When gearing up for a big adventure, footwear can be an important decision. On one side, you want something that is pedal efficient so you can rack up the miles in comfort. But on the other side, it’s helpful to have something that’s easy to walk in for technical hike-a-bike sections, while also remaining comfortable enough that it can double as your camp shoe. With those criteria in mind, Bontrager just launched the Avert Adventure Shoe.

Bontrager Avert Adventure shoe hiking

Photo c. Bontrager

Bontrager Avert Adventure shoe side

As the name would suggest, the Avert is built with big adventures in mind. Specifically, it’s designed to be hikeable, while maintaining the benefits of riding clipless pedals.

Bontrager Avert Adventure shoe outsole

The rugged outsole is designed to offer loads of traction in questionable terrain with a reverse lug pattern. The relatively large SPD compatible cleat pocket should offer plenty of adjustability.

Bontrager Avert Adventure shoe sideBontrager Avert Adventure shoe insole

Additional ride and hiking comfort is provided through a shock-absorbing EVA midsole. When you first try on these shoes, you’d swear they were just really comfortable sneakers – not cycling shoes. It’s actually fairly impressive how comfortable these shoes are to walk in while remaining relatively efficient for pedaling. They’re certainly not comparable to a shoe with a carbon sole, but they’re far more supportive than your average sneaker or hiking boot while pedaling.

The insole is pretty basic, but since a lot of the comfort is derived from the EVA midsole and the insides are quite forgiving, it’s more than adequate.

Bontrager Avert Adventure shoe tongue

The shoes are designed with durability and water resistance in mind, but the Cordura and suede upper construction is said to be breathable enough for all day use. A standard lace configuration is employed to adjust the shoes and allow for easy lace replacements while out in the back country if needed. Also, the tongue is attached on both sides for easy slip-on while preventing the tongue from shifting to either side.

Bontrager Avert Adventure shoe heel

To add just a touch of reflectivity, the Bontrager logo at the back is reflective.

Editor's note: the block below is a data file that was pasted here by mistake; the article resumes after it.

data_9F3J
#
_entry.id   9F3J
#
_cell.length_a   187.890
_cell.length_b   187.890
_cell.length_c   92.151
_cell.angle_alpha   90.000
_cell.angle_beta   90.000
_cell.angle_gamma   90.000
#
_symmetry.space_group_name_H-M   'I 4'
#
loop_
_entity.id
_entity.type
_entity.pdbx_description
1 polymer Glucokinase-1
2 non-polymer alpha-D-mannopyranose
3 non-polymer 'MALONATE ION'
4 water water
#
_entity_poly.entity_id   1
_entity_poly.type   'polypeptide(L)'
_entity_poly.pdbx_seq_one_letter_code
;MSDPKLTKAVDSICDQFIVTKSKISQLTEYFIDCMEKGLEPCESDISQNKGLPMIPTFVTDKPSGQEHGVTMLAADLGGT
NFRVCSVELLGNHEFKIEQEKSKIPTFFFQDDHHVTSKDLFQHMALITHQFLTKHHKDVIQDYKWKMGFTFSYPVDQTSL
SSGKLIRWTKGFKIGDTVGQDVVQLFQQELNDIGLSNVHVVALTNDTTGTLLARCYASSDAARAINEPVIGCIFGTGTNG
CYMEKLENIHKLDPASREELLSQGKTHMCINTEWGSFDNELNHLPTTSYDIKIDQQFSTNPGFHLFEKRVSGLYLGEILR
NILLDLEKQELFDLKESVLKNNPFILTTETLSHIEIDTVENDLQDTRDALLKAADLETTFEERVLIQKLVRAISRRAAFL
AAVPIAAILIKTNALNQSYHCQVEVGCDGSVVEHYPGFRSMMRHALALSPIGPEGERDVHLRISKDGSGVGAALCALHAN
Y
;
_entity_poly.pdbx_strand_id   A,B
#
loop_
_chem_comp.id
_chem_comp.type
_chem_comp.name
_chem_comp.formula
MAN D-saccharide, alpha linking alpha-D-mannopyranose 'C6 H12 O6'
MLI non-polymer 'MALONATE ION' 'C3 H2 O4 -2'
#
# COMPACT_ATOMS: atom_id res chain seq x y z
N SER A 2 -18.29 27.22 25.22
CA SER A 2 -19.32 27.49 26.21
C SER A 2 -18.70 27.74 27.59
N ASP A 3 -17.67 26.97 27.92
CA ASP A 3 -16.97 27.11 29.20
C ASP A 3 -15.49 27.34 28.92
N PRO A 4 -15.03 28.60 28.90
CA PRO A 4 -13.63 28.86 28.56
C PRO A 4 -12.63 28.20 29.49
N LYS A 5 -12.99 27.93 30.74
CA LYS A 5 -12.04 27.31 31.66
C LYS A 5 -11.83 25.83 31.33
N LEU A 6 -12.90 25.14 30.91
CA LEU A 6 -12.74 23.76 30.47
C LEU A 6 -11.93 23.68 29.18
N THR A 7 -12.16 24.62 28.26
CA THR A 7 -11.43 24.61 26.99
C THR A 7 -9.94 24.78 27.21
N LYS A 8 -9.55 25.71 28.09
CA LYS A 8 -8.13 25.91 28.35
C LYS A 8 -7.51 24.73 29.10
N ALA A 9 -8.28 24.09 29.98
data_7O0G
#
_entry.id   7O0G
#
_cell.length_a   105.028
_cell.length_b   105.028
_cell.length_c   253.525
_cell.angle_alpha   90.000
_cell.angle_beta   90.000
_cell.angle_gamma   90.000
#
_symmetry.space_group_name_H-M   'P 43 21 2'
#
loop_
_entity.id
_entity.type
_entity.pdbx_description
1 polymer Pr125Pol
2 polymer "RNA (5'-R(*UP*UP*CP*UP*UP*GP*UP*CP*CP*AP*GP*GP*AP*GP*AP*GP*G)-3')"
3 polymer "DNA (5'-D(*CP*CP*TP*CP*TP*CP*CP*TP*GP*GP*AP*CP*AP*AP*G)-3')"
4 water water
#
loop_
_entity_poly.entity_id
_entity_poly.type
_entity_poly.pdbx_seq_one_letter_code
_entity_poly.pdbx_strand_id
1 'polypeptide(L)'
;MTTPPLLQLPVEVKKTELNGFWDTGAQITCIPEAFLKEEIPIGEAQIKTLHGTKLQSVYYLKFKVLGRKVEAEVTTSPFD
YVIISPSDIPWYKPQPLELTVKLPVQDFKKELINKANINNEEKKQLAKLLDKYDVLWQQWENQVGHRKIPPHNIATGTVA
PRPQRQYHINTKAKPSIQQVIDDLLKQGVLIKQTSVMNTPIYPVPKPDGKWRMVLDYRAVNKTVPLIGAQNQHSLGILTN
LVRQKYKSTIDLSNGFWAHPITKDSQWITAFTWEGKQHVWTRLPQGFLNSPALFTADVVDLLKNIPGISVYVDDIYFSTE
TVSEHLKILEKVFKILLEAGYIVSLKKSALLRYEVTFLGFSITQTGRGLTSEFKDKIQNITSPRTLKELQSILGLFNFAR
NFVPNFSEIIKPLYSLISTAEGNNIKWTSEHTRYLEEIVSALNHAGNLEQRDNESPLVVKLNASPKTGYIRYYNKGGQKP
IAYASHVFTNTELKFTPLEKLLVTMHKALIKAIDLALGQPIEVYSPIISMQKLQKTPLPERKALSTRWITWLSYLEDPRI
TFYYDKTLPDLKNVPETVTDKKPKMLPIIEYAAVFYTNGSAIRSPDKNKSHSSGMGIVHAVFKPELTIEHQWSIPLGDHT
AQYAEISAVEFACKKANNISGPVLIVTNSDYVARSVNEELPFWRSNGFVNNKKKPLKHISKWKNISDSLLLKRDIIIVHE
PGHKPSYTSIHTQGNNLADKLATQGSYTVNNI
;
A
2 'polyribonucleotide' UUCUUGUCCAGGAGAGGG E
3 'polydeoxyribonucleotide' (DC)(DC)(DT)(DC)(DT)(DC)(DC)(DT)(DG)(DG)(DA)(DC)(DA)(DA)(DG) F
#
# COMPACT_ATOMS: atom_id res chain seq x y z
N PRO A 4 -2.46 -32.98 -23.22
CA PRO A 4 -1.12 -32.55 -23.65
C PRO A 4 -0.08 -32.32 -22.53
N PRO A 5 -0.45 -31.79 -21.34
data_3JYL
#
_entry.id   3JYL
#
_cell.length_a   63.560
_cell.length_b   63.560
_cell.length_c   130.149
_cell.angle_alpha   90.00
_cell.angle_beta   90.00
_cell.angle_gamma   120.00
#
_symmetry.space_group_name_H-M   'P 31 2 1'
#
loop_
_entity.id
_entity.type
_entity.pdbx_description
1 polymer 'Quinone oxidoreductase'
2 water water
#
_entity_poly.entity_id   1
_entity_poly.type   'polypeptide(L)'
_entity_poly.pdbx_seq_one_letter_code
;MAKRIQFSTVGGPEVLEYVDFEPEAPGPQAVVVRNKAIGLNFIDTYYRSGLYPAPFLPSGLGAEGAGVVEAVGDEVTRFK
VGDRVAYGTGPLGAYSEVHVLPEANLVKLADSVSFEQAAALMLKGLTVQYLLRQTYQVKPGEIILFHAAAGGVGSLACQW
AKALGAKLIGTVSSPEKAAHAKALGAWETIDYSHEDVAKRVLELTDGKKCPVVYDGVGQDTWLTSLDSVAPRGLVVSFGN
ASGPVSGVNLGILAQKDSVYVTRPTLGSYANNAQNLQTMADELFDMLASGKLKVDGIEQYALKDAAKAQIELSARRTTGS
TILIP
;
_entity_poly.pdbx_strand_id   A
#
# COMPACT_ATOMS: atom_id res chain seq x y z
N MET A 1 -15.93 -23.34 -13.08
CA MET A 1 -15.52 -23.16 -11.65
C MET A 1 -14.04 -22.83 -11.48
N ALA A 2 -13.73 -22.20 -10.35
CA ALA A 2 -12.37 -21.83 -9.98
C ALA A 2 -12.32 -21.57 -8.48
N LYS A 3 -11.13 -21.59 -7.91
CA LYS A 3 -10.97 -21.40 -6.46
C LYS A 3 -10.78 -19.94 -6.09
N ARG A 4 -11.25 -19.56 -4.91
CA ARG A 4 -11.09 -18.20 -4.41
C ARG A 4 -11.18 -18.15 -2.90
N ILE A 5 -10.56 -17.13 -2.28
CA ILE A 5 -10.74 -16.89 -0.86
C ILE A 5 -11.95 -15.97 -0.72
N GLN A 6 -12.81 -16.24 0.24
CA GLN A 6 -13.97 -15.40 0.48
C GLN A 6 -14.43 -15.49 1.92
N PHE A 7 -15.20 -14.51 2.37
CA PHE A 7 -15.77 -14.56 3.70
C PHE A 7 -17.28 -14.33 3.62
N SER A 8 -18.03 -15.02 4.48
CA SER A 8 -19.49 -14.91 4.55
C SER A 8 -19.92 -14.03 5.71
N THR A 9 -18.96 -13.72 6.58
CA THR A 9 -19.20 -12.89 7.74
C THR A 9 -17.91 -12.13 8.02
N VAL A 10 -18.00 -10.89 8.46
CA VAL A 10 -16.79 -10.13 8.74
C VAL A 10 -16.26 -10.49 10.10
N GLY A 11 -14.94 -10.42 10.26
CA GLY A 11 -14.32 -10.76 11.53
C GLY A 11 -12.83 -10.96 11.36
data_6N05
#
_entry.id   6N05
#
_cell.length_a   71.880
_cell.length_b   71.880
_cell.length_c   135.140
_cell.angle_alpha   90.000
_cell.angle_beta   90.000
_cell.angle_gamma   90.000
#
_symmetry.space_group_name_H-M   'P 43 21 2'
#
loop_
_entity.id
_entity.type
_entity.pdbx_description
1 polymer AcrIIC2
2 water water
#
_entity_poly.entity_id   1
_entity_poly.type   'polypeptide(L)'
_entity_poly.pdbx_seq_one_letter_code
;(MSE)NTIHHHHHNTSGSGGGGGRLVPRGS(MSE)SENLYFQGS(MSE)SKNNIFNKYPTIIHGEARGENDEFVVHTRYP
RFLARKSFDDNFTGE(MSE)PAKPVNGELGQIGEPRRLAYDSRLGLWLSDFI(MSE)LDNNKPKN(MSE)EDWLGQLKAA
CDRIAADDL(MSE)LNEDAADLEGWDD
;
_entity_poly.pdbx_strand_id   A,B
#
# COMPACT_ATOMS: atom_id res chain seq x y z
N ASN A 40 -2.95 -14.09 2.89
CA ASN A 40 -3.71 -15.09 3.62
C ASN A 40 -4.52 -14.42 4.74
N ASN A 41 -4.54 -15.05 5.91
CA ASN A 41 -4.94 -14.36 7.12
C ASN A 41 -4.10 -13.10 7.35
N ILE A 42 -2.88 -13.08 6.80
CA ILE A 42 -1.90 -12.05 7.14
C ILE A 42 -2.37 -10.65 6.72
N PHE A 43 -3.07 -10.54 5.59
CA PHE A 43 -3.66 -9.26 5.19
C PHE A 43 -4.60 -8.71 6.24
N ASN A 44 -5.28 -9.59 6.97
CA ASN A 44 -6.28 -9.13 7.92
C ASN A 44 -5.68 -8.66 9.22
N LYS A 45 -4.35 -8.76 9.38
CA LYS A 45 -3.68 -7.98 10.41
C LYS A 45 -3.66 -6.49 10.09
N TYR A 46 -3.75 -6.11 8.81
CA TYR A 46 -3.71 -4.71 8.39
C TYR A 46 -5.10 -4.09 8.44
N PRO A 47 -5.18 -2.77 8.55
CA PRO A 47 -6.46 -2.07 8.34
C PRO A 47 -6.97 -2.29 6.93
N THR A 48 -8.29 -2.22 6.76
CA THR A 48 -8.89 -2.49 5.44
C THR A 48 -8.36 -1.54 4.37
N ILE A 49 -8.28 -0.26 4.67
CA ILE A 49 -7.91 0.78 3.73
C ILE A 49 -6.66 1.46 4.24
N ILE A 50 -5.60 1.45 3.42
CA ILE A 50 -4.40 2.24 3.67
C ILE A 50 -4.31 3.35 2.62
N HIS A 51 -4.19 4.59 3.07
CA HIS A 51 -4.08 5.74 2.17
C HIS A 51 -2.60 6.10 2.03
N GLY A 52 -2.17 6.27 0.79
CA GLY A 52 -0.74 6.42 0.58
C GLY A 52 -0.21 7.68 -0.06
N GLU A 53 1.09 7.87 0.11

Bontrager Avert Adventure shoe weight

On the scale, a single 41.5 shoe weighed in at 394g.

When it comes to sizing, I’d say that these shoes are pretty true to size. I’m usually a 41.5 in most brands, and these fit well – if just a touch big. The fit is also quite roomy with a wide toebox.

Bontrager Avert Adventure shoe black

Also available in black, the Bontrager Avert Adventure shoe is priced at $174.99 and is available now.



    • Zach Overholt on

      Those are two VERY different shoes. The Recon is much closer to a traditional mountain bike shoe in terms of comfort and fit. The Averts are definitely more of a comfort focused trail shoe that also has the ability to clip in. I need to do a long ride on the Averts to see what they’re like, but in terms of short term comfort, they’re pretty awesome.

      • Onrhodes on

        I respectably disagree as far as a “bikepacking shoe” goes. While I don’t disagree that they are different shoes. If you’re going to go with the bikepacking theory then I stand behind my comment. The Shimano XM7 would also be a much better bikepacking shoe for just a smidge more.

        • Zach Overholt on

          Yeah, it depends what you’re after. If you want a shoe that’s better for pedaling, the Recon, XM7, and other are probably the answer. For a shoe that’s better for hiking, and comfort around camp, the Avert is likely the better choice. I think some riders will like this shoe since it’s so different than most.

  1. Chris Jewett on

    I completed the Colorado trail in these this year. they were extremely comfortable out of the box and i only had a hand full of rides on them before I set off. the sole had great flex for the long hike-a-bike sections. i won’t say that the water resistance was awesome but as a personal preference I go with waterproof socks instead of waterproof shoes. even with a waterproof shoe if it’s raining on you all day it’s inevitable that water will go down your leg and into your shoe unless you have some kickass gators/booties which i didn’t want to carry. overall i thought they were a great option for a bikepacking shoe.


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